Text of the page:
The Role of Cooking Pottery and Cooked Food in the Palace of Nestor at Pylos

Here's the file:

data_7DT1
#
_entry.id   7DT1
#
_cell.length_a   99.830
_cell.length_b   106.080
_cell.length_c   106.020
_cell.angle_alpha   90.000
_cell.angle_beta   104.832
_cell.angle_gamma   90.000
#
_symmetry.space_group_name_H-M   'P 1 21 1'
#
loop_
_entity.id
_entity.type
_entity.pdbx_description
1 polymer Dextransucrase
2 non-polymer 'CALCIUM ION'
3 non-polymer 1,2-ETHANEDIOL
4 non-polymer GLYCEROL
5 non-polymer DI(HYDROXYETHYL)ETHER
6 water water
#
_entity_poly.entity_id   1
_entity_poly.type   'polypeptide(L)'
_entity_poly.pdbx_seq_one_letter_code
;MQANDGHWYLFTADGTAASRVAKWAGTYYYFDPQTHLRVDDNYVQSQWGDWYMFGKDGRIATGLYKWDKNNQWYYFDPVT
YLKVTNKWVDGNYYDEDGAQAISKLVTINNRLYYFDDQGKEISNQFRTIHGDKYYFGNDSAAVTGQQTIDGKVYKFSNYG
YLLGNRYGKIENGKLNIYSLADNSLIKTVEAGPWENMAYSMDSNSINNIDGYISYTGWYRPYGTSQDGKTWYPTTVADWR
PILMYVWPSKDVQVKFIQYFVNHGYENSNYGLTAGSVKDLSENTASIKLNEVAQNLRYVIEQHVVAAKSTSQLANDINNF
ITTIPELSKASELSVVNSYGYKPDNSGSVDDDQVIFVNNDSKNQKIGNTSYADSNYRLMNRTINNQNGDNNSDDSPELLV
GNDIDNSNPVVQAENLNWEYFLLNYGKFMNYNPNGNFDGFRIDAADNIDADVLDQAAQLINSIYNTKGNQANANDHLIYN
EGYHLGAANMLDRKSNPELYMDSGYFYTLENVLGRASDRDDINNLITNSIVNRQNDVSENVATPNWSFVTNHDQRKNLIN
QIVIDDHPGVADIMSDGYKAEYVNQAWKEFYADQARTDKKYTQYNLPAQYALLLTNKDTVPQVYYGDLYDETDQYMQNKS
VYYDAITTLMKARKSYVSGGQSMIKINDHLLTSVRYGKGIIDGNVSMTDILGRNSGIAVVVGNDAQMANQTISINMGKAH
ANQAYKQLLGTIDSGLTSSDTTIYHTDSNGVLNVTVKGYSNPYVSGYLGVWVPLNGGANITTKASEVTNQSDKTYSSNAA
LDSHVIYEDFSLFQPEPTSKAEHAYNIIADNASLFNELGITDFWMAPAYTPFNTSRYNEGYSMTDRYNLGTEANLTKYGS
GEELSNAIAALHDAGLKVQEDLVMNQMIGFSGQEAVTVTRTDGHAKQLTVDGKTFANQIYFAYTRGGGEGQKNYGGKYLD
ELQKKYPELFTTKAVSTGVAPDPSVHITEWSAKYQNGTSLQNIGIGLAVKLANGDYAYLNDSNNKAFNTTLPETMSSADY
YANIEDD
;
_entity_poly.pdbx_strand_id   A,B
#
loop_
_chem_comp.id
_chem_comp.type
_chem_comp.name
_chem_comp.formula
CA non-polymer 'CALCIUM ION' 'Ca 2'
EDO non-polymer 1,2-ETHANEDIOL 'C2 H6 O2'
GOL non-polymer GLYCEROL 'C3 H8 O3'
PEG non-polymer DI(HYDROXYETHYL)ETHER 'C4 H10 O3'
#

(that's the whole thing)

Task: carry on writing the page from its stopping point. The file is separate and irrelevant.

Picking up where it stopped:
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The article discusses cooking pots that were found in the Mycenaean palace at Pylos as a main source of information about cooking and its role in the palatial setting. Each of the cooking pot types recovered from two main storage spaces – Rooms 67–68 (taken here as a single storage entity) and 60 – is described in detail and the possible ways of its use are suggested. The discussion of single types is followed by the analysis and interpretation of whole assemblages from the two storage spaces. For the first one (Rooms 67 and 68) two issues are raised and elaborated – the way the assemblage might have been used and its role in food preparation, especially in relation to possible feasting activities conducted by the palace. For Room 60 an alternative explanation of the function of its assemblage is brought forward. Previously, the room’s content was interpreted in relation to feasting held outside of the palace or daily feeding of palace’s personnel. Starting with a detailed analysis of one particular shape, the two-handled krater, the possible use of room's assemblage for industrial activities, possibly perfumed-oil manufacture, is suggested.
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